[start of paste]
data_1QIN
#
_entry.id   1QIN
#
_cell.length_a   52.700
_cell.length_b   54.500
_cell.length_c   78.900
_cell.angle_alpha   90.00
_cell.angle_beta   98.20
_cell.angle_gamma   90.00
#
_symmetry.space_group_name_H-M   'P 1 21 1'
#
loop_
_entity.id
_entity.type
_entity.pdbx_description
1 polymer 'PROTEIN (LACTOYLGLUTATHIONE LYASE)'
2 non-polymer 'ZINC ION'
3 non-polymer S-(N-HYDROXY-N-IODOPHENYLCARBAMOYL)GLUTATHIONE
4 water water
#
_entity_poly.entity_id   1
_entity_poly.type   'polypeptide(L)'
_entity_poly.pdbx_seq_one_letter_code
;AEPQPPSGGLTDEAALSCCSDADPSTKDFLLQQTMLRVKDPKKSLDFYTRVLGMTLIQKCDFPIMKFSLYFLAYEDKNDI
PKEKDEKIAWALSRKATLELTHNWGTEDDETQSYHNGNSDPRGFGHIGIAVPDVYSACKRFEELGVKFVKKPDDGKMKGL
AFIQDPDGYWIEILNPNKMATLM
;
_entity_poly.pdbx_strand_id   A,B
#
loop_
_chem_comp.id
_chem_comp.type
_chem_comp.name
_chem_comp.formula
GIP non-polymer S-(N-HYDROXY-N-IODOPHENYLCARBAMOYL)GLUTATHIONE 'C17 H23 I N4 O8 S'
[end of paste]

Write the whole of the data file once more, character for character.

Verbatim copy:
data_1QIN
#
_entry.id   1QIN
#
_cell.length_a   52.700
_cell.length_b   54.500
_cell.length_c   78.900
_cell.angle_alpha   90.00
_cell.angle_beta   98.20
_cell.angle_gamma   90.00
#
_symmetry.space_group_name_H-M   'P 1 21 1'
#
loop_
_entity.id
_entity.type
_entity.pdbx_description
1 polymer 'PROTEIN (LACTOYLGLUTATHIONE LYASE)'
2 non-polymer 'ZINC ION'
3 non-polymer S-(N-HYDROXY-N-IODOPHENYLCARBAMOYL)GLUTATHIONE
4 water water
#
_entity_poly.entity_id   1
_entity_poly.type   'polypeptide(L)'
_entity_poly.pdbx_seq_one_letter_code
;AEPQPPSGGLTDEAALSCCSDADPSTKDFLLQQTMLRVKDPKKSLDFYTRVLGMTLIQKCDFPIMKFSLYFLAYEDKNDI
PKEKDEKIAWALSRKATLELTHNWGTEDDETQSYHNGNSDPRGFGHIGIAVPDVYSACKRFEELGVKFVKKPDDGKMKGL
AFIQDPDGYWIEILNPNKMATLM
;
_entity_poly.pdbx_strand_id   A,B
#
loop_
_chem_comp.id
_chem_comp.type
_chem_comp.name
_chem_comp.formula
GIP non-polymer S-(N-HYDROXY-N-IODOPHENYLCARBAMOYL)GLUTATHIONE 'C17 H23 I N4 O8 S'